Mazda MX-5 2019 review
Mazda has given its legendary MX-5 convertible fun box yet another face lift, with most of the effort this time going on making its 2.0-litre engine more powerful.
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It's weeks like this where one recognises how quickly time marches on - the BRZ and 86 twins have been with us for nearly seven years. That's a long time in car years. It's still a fresh car in my mind because people are - genuinely - still talking about it and still arguing about it.
We don't often drive the BRZ because the 86 takes the lion's share of the co-production's sales - something in the order of nine to one. The people I talk to dismiss the car as a waste of time - what does the BRZ have that the 86 doesn't?
|Subaru BRZ 2019: (base)|
|Fuel Type||Premium Unleaded Petrol|
Well, it's an 86, so in and of itself, it's not a particularly fascinating design. Since launch a couple of tweaks have cleaned up the bumper and side strakes. The BRZ has always been the classier twin (I identify with that, being a twin myself... cough), with better colour choices and more attractive wheel options. Subaru has also resisted that polarising rear wing Toyota offers on the 86.
It always strikes me how small the BRZ is. It's genuinely tiny but looks so much bigger in photos, which is a lot to do with how low the bonnet is owing to the flat-four engine.
The cabin is basically the same as the Toyota, but the panel in front of the passenger is meekly trimmed in fake leather with red stitching. The seats are terrific, as ever, while the general fit and finish is good enough, if not amazing. The materials are nothing to get excited about, the point being to keep the price down, but few actual buyers seem to complain loud enough for any wholesale change.
For two passengers, things are great. The two cupholders are part of a removable tray in the centre console, with a slot for your phone. You can also sling your phone under the climate controls and the USB port doesn't present a visual crime like the 86's.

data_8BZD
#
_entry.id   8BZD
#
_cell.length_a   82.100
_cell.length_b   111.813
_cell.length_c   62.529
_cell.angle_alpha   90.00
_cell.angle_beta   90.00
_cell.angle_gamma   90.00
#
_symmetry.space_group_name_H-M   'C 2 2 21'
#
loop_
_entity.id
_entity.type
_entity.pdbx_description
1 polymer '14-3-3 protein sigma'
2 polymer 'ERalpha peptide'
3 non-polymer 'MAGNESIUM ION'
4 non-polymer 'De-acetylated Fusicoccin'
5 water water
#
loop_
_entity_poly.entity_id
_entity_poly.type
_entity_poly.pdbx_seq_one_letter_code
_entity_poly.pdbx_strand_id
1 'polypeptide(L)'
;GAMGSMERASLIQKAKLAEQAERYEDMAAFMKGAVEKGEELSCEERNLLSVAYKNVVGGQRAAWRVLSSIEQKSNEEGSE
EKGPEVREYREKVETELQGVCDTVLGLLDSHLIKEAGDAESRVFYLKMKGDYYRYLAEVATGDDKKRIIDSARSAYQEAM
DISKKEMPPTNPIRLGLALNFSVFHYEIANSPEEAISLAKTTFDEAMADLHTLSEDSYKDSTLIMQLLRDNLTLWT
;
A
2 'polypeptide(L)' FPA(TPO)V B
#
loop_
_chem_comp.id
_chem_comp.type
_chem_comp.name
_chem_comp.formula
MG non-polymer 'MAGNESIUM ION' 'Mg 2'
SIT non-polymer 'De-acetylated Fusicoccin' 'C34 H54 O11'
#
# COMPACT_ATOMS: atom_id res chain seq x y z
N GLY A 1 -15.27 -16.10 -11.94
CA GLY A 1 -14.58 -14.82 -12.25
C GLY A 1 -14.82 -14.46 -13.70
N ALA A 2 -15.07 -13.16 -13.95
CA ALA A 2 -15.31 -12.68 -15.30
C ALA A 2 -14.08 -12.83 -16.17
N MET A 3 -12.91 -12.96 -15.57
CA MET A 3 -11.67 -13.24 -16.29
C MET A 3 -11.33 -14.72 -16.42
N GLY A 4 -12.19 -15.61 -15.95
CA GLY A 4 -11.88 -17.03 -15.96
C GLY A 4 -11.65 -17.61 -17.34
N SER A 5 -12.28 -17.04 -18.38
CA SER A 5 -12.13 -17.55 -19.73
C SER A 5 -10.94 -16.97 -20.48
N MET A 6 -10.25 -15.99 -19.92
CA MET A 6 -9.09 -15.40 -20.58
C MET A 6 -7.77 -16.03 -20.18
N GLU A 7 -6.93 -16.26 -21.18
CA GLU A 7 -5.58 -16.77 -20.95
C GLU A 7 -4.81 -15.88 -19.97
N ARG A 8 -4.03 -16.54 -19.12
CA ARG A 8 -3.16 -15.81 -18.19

While it's not the easiest car to clamber in and out of, there is plenty of room once you're in and the seats are excellent.
The back seat is near useless for carrying passengers. Even when number one son was significantly shorter, he was not keen on riding in the rear. The boot in the BRZ is interrupted by the face-down full-size alloy spare, but at just 218 litres, what's a litre or two between friends? Drop the single-piece rear seat and there's space for a full set of alloy wheels.
For your extra six grand you score 17-inch alloys, six speaker stereo, dual-zone climate control, reversing camera, keyless entry and start, sat nav, auto LED headlights, the same excellent front seats, "leather look" steering wheel and shifter and a full-size spare.
Miraculously, the BRZ's stereo head unit is Apple CarPlay and Android Auto-capable and the USB port is down in the console rather than sticking out of the side of the screen. Toyota's continuing resistance to this piece of increasingly important technology is as baffling as it is irritating. A slightly down-spec version of Subaru's 'Starlink' runs the 7.0-inch screen that is in every way better than its sister's.
Situation normal here under the bonnet, and I for one don't mind at all. Subaru's 2.0-litre, naturally-aspirated boxer four still sends 152kW/212Nm to the rear wheels via a six-speed manual transmission and limited-slip differential.
The 0-100km/h time remains at a quick-if-not-amazing 7.4 seconds for the 1282kg BRZ.